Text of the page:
One problem in examining body image and body dissatisfaction in children and in comparing different studies is the lack of consistency in measurement instruments and the limited range of validated measures. In general, there are two types of measures; figure rating scales and questionnaires, each with their own merits and limitations[26, 27]. The former consist of a series of figure drawings ranging from very thin to obese, and participants can indicate the figure they most think they resemble. These are easy to administer to children, with high test-retest reliability in those age 6 and above[36, 37]. The validity of these instruments in younger children is unknown, although despite some biases significant correlation between selected figures and actual body size (measured by BMI) has been found in children as young as 7. Questionnaire measures range from simple questions such as 'how satisfied are you with your appearance to the Eating Disorders Inventory Body Dissatisfaction Scale (which assesses beliefs around various body parts and fatness) and the Body Esteem Scale (which assesses children's attitudes and feelings about their bodies). The validity and reliability of these instruments in children younger than 8 is unknown[26, 27].
Sex differences in body dissatisfaction and its relationship to weight status have been found among older children. Body dissatisfaction and a desire to be thinner are equally prevalent among overweight boys and girls. However underweight boys attach importance to having big muscles[20, 21, 41] and are therefore more likely to desire a larger body size than underweight girls.
Variation in body dissatisfaction related to weight status by ethnic group has also been studied. Unsurprisingly, the influence of ethnicity on body dissatisfaction is complex and interacts with other factors, such as societal, media and peer influences[14, 22, 23, 26, 43]. Some patterns have nevertheless emerged. For example, body dissatisfaction among overweight African-American children is less marked than among their white counterparts[26, 43, 44], although this is not consistent across all settings[22, 45]. On the other hand, among Native American Indians, with high prevalence of obesity and diabetes, body dissatisfaction was positively associated with weight status among children[14, 18]. This contrasts with previous beliefs that obesity is culturally acceptable in these populations.
Little research into body dissatisfaction and its association with weight status in UK South Asian children has been undertaken. This group represent a particular target for obesity prevention, as the incidence of obesity-related diseases are greater than among the general UK population[47, 48]. A better understanding of ethnic and cultural norms related to obesity among this heterogeneous community is essential for planning interventions. One study which included South Asians reported a strong association between body fatness and body dissatisfaction among adolescents, but it is not known whether this association holds true for younger children.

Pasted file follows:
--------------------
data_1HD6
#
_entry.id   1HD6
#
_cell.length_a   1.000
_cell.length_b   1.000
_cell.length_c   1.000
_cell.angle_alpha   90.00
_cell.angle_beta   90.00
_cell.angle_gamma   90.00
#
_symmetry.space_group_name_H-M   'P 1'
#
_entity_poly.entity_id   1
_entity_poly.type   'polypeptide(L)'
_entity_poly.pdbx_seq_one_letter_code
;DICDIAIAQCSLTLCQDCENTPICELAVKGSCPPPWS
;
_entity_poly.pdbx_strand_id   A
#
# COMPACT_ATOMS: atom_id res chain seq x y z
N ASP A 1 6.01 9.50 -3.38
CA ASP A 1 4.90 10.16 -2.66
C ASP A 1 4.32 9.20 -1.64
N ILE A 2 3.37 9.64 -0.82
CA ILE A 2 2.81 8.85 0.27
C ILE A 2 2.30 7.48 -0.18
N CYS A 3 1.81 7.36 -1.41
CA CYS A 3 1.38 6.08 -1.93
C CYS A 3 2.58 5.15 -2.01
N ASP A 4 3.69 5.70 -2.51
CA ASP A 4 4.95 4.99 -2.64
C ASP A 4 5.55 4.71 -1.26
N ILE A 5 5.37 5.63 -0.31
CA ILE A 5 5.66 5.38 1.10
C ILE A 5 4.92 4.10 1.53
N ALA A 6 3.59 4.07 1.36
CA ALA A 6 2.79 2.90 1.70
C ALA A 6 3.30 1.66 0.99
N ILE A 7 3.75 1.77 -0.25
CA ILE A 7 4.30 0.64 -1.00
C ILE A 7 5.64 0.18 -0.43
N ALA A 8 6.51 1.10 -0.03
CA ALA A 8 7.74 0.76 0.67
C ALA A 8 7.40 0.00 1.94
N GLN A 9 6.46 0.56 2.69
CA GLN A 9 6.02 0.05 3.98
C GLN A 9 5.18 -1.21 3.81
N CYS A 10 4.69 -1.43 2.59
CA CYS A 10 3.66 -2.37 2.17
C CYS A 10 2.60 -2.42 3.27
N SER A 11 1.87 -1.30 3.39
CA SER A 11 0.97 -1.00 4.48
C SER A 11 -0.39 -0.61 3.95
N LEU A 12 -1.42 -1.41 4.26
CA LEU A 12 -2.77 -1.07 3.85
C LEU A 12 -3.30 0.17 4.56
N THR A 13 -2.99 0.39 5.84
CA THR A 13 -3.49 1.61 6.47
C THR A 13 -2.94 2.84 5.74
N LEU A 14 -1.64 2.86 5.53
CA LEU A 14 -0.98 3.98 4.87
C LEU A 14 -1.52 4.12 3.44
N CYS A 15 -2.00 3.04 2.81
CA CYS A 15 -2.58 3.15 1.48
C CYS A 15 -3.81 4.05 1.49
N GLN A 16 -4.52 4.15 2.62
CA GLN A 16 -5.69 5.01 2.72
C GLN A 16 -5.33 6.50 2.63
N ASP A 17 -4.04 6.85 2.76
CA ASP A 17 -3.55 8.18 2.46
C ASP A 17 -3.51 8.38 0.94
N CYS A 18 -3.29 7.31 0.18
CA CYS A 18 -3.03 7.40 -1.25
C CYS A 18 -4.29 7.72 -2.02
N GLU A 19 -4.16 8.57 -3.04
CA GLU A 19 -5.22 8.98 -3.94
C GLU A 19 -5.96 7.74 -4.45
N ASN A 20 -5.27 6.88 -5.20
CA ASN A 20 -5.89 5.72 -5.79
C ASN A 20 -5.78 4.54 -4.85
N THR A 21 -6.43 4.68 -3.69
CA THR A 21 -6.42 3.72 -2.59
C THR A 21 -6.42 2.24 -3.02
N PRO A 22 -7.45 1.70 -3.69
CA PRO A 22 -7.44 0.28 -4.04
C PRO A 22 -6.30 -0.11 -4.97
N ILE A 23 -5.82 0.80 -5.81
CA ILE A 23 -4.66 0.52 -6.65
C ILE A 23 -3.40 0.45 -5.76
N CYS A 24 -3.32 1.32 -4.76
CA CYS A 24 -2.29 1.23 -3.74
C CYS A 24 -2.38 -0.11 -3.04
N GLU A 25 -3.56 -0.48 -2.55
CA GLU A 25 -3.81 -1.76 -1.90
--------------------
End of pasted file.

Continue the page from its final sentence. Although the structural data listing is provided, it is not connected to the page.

In summary, currently there is insufficient understanding of when the relationship between body dissatisfaction and weight status develops in children and what the correlates of such a relationship are, particularly in relation to ethnicity. In this study we use baseline data from a childhood obesity prevention study to explore body image size and dissatisfaction and its relationship to weight status in a UK sample of South Asian boys and girls aged 5 to 7 years. This information is important for informing approaches to obesity prevention and management in children from these ethnic groups.
Participants were part of the Birmingham Healthy Eating and Active Lifestyle for Children Study (BEACHeS), which aimed to develop and pilot a childhood obesity prevention intervention, focusing on South Asians. For the main study, 574 children (of a possible 1090; 53%) in years 1 and 2 (age 5-7) from eight primary schools in Birmingham, a major UK city, participated. Schools with predominantly South Asian children were selected. Written consent was obtained from parents of the participating children, and verbal assent obtained from the participating children. The study was reviewed and approved by the East Birmingham Local Research Ethics Committee. Data on ethnicity were obtained from school records, based on parental report. The mean study sample age was 6.5 years (SD = 0.6) with equal gender split. The ethnic breakdown of participants was South Asian: Pakistani 66.9%, Bangladeshi 14.3%, Indian 4.7%; Black 7.8%; White 2.3%; other 4.0%. Each child's home postcode was used to assign a Townsend deprivation score based on the 2001 census and scores were compared to the ranking of scores assigned to postcode areas within the West Midlands Government Office Region. Ninety-four percent of children had postcodes that were within the most deprived decile for the region.
Measurement of weight status